January 10 – February 16, 2008
Thursday, January 17, 2008
6:00 to 8:00 p.m.
ClampArt is pleased to announce “Renaissance,” Bill Armstrong’s third exhibition at the gallery. “Renaissance” is a series of new work from the artist’s “Infinity” series—an ongoing project that he has been working on
for more than ten years.
Armstrong creates his imagery using a unique process of photographing found images extremely out of focus with his lens set on the infinity setting. In this case, the source materials are master drawings from the Renaissance period which have been radically re-worked and presented on vast fields of vivid color. Armstrong’s photographs imbue new life and a new context to the original drawings—a renaissance of the Renaissance, if you will.
“Renaissance” presents a frieze-like panoply of the human condition. Some of the figures seem to be ascending—they are flying, floating or otherwise suspended, and represent man’s aspirations toward freedom. Conversely, the figures may be seen as falling, as if doomed. Yet others are bound, bent, tethered, or twisted, and seem to be struggling against the frame, representing the limits of human frailty. The figures can also be read as motion studies, reminiscent of Isadora Duncan’s Hellenic ideal—ironically fluid and active for reproductions of frozen action.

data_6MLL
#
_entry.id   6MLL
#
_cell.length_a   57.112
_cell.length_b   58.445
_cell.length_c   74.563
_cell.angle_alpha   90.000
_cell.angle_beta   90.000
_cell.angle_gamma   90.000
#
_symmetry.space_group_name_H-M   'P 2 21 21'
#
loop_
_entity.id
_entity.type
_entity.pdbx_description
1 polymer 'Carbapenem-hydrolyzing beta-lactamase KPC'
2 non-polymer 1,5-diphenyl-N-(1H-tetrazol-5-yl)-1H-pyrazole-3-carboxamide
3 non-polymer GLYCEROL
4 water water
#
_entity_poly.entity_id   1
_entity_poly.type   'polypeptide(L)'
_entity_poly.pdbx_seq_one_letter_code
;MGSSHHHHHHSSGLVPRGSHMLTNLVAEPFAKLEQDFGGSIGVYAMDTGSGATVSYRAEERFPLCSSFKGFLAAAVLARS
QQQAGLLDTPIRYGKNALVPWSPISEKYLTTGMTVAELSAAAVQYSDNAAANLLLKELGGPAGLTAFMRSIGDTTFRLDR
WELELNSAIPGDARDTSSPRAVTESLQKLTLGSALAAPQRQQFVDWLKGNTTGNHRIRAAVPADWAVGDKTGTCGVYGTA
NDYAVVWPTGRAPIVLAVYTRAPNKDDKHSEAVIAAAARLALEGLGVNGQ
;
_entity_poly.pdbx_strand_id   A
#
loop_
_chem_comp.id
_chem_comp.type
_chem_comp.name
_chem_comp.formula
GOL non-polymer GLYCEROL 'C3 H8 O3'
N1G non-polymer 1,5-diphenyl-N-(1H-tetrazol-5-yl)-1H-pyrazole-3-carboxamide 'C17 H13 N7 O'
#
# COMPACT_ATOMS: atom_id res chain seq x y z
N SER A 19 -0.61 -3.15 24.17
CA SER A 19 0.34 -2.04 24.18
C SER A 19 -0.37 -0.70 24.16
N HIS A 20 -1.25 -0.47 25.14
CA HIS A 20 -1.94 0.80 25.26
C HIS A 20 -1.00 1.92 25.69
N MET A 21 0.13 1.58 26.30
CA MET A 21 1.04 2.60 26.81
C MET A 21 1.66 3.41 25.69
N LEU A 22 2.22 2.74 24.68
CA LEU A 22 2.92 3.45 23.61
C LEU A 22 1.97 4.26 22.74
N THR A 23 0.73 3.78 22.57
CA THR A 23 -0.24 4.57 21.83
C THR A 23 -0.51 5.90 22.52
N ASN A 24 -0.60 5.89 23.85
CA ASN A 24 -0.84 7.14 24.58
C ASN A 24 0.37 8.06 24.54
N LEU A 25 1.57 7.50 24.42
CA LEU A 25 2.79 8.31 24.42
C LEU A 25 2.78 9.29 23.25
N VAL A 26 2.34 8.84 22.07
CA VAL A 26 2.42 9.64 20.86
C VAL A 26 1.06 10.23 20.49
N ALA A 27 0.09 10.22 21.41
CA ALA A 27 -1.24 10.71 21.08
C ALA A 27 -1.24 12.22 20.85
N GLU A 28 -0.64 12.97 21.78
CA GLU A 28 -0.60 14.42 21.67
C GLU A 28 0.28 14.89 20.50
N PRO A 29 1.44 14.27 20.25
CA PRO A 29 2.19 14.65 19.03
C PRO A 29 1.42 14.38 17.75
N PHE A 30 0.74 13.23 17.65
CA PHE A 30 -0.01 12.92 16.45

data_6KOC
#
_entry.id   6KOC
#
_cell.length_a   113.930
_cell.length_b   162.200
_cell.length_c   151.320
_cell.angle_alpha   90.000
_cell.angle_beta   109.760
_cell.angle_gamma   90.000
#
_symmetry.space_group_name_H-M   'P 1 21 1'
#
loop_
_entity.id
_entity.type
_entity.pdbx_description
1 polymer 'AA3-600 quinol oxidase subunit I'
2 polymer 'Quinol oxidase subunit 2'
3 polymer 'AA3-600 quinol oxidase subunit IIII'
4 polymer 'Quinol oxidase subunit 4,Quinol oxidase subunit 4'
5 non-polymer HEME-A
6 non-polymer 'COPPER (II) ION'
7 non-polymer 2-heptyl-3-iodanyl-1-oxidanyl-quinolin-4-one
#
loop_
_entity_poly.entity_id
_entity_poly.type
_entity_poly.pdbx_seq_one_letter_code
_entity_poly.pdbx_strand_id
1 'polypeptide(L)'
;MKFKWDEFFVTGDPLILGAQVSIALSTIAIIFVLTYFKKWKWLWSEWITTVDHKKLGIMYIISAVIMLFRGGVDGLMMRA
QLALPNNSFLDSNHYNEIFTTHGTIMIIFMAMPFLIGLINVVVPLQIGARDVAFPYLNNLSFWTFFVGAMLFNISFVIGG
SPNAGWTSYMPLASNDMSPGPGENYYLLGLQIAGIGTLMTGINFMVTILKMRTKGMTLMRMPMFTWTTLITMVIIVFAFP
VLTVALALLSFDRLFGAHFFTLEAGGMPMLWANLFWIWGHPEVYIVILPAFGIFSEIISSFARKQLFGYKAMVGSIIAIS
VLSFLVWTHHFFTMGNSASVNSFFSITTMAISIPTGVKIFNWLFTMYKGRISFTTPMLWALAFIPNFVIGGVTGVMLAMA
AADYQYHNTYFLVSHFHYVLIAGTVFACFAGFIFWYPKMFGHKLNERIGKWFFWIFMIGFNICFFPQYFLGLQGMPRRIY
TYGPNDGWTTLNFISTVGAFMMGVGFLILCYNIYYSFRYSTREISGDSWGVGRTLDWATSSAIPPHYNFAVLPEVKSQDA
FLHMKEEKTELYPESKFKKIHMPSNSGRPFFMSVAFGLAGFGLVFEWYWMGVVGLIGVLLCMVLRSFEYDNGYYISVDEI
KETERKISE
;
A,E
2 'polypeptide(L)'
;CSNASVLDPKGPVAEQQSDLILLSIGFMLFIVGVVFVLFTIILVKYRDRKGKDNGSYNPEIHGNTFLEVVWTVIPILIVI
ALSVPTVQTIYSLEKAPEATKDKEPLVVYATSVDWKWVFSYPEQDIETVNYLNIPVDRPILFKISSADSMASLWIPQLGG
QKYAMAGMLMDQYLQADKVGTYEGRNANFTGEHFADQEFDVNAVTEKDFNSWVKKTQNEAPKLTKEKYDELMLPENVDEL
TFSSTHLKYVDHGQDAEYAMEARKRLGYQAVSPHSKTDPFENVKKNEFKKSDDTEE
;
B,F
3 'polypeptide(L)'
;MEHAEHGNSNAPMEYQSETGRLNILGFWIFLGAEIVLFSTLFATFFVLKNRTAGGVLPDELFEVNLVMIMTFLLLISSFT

Armstrong’s technique of extreme blurring de-materializes the figures and transforms them from the earthly to the ephemeral. As he blends and distills hues to create a sophisticated chromatic psychology, his meditative pieces transport the viewer to another world—human centered, like the ideals of the 15th century, but ethereal and luminous, an exaltation of the spirit.
Armstrong is a well-established artist who has been exhibiting nationally and internationally for more than twenty-five years. His images are featured in William Ewing’s new book, FACE: The New Photographic Portrait, and a photograph from his “Apparition” series was reproduced in the October 15th issue of The New Yorker. Armstrong’s work is represented in the collections of the Fogg Art Museum at Harvard University; The Museum of Fine Arts, Houston; Musée de l’Elysée, Lausanne; Centro Internazionale di Fotografia, Milan; among many, many others.